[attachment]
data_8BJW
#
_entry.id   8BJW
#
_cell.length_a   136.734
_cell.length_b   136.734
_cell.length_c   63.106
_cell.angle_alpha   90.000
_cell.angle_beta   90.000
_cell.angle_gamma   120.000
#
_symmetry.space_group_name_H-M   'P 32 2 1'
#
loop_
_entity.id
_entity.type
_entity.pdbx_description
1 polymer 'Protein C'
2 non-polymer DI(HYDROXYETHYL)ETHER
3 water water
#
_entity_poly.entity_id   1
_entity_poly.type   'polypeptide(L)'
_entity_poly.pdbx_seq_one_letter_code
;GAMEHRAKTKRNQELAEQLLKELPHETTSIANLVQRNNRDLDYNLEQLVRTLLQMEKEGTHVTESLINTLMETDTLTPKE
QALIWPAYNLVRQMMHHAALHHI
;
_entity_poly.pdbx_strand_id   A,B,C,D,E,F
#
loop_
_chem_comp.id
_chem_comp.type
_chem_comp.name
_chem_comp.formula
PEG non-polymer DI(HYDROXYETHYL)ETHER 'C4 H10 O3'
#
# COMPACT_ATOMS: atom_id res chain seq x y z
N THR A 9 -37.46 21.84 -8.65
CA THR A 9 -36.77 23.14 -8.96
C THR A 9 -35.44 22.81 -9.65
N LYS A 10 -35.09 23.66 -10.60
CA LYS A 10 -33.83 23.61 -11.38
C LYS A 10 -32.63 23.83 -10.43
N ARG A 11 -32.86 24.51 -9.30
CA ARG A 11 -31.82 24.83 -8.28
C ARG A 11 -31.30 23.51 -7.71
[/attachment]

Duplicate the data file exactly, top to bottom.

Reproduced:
data_8BJW
#
_entry.id   8BJW
#
_cell.length_a   136.734
_cell.length_b   136.734
_cell.length_c   63.106
_cell.angle_alpha   90.000
_cell.angle_beta   90.000
_cell.angle_gamma   120.000
#
_symmetry.space_group_name_H-M   'P 32 2 1'
#
loop_
_entity.id
_entity.type
_entity.pdbx_description
1 polymer 'Protein C'
2 non-polymer DI(HYDROXYETHYL)ETHER
3 water water
#
_entity_poly.entity_id   1
_entity_poly.type   'polypeptide(L)'
_entity_poly.pdbx_seq_one_letter_code
;GAMEHRAKTKRNQELAEQLLKELPHETTSIANLVQRNNRDLDYNLEQLVRTLLQMEKEGTHVTESLINTLMETDTLTPKE
QALIWPAYNLVRQMMHHAALHHI
;
_entity_poly.pdbx_strand_id   A,B,C,D,E,F
#
loop_
_chem_comp.id
_chem_comp.type
_chem_comp.name
_chem_comp.formula
PEG non-polymer DI(HYDROXYETHYL)ETHER 'C4 H10 O3'
#
# COMPACT_ATOMS: atom_id res chain seq x y z
N THR A 9 -37.46 21.84 -8.65
CA THR A 9 -36.77 23.14 -8.96
C THR A 9 -35.44 22.81 -9.65
N LYS A 10 -35.09 23.66 -10.60
CA LYS A 10 -33.83 23.61 -11.38
C LYS A 10 -32.63 23.83 -10.43
N ARG A 11 -32.86 24.51 -9.30
CA ARG A 11 -31.82 24.83 -8.28
C ARG A 11 -31.30 23.51 -7.71